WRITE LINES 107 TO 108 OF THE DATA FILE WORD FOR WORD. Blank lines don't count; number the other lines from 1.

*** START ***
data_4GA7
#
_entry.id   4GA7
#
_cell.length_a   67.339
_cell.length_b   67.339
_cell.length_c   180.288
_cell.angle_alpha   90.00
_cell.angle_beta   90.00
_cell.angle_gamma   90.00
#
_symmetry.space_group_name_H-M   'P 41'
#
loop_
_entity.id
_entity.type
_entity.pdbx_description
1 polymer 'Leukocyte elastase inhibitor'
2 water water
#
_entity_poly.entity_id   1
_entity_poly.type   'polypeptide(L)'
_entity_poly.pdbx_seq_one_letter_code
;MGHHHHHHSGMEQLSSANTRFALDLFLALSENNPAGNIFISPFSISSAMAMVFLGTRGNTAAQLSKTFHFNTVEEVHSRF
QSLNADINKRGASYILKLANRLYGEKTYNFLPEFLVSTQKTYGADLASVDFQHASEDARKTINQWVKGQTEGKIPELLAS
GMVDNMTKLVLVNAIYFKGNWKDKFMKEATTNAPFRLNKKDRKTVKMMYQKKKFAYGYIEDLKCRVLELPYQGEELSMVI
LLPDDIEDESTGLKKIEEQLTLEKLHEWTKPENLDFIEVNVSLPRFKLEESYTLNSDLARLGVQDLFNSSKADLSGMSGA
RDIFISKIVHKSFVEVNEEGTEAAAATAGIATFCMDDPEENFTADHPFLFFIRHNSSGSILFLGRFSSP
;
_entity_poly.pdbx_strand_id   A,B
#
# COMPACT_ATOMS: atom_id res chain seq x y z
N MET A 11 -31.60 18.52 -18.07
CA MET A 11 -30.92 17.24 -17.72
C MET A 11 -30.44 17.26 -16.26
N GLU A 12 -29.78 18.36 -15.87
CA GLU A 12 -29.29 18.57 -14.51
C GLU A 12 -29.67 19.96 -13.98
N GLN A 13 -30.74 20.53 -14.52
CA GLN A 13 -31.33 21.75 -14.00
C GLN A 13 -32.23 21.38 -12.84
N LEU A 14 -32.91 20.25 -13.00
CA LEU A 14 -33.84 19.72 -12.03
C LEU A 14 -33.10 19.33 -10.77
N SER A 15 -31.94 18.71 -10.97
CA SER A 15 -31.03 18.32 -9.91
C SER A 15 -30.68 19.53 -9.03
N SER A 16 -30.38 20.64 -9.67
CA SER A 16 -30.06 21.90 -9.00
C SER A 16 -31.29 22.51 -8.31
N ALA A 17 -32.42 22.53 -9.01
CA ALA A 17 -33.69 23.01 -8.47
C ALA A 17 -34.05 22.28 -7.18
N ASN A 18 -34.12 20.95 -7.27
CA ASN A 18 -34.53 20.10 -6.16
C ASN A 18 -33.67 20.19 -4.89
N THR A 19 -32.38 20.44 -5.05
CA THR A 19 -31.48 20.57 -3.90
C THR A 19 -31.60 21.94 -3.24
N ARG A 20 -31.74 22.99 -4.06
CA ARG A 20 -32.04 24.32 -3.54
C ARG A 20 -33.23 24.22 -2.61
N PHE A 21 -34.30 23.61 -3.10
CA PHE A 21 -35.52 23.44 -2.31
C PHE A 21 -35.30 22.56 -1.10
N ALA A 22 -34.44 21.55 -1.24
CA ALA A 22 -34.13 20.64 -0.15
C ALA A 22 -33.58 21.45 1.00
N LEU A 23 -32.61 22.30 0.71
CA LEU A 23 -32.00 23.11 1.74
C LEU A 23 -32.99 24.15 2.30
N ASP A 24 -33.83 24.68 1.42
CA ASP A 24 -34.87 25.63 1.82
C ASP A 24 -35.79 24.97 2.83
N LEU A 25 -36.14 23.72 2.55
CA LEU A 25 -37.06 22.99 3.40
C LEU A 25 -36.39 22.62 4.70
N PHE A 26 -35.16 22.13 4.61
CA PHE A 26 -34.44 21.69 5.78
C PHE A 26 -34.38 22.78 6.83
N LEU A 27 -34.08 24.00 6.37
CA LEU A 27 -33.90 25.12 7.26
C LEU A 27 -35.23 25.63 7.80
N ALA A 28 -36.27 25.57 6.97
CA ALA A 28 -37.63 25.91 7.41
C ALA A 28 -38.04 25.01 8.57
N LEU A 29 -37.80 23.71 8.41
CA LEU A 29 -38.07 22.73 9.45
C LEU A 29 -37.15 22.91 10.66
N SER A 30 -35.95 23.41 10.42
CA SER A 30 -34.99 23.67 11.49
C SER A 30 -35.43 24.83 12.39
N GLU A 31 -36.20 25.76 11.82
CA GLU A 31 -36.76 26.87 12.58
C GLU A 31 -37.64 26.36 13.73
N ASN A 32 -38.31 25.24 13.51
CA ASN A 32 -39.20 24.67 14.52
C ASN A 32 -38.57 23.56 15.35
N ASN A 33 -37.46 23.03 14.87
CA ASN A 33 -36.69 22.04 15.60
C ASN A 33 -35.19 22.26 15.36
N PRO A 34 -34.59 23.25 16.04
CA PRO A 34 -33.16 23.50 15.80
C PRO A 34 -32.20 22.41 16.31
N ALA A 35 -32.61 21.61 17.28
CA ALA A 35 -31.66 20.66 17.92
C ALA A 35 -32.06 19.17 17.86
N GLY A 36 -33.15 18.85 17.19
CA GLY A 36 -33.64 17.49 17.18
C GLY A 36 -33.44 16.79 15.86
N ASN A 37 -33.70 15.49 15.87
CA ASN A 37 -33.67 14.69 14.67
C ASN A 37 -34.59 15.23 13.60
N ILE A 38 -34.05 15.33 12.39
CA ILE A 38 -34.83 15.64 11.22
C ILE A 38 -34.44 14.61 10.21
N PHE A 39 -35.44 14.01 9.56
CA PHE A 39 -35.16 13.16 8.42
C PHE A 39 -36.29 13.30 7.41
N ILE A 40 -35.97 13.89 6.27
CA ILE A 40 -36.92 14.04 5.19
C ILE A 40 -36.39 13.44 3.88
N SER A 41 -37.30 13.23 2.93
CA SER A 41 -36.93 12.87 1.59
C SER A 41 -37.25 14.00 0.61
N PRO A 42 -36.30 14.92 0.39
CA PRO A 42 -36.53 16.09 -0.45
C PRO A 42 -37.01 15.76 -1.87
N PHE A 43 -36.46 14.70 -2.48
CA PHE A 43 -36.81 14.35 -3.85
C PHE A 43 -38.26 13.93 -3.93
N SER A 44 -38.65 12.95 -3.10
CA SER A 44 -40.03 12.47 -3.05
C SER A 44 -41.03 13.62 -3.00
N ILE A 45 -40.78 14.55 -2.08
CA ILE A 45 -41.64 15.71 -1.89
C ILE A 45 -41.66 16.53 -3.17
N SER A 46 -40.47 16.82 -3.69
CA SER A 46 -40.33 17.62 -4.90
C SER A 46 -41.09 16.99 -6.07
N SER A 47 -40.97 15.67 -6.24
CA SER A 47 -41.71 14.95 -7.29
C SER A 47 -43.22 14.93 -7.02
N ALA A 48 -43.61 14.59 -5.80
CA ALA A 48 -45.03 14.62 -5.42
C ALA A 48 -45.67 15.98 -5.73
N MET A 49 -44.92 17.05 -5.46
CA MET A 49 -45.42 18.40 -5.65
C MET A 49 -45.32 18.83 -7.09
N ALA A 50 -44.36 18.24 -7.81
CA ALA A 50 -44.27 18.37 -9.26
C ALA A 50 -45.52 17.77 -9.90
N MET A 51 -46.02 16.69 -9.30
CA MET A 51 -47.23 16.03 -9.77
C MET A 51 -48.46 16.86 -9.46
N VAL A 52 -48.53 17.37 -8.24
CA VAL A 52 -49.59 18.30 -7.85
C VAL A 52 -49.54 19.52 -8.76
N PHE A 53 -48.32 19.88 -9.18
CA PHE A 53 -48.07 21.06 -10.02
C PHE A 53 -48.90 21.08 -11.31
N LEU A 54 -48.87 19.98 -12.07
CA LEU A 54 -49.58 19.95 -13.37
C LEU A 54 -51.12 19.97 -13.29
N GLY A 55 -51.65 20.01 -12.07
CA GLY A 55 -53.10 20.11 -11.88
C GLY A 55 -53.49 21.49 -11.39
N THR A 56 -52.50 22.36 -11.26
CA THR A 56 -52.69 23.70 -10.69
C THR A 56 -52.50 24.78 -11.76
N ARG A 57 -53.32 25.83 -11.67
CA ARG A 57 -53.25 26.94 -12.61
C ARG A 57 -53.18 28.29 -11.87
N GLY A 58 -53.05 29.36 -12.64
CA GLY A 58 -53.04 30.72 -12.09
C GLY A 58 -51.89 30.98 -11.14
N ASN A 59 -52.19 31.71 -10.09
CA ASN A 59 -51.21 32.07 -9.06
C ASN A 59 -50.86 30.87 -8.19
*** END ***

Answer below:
C ALA A 35 -32.06 19.17 17.86
N GLY A 36 -33.15 18.85 17.19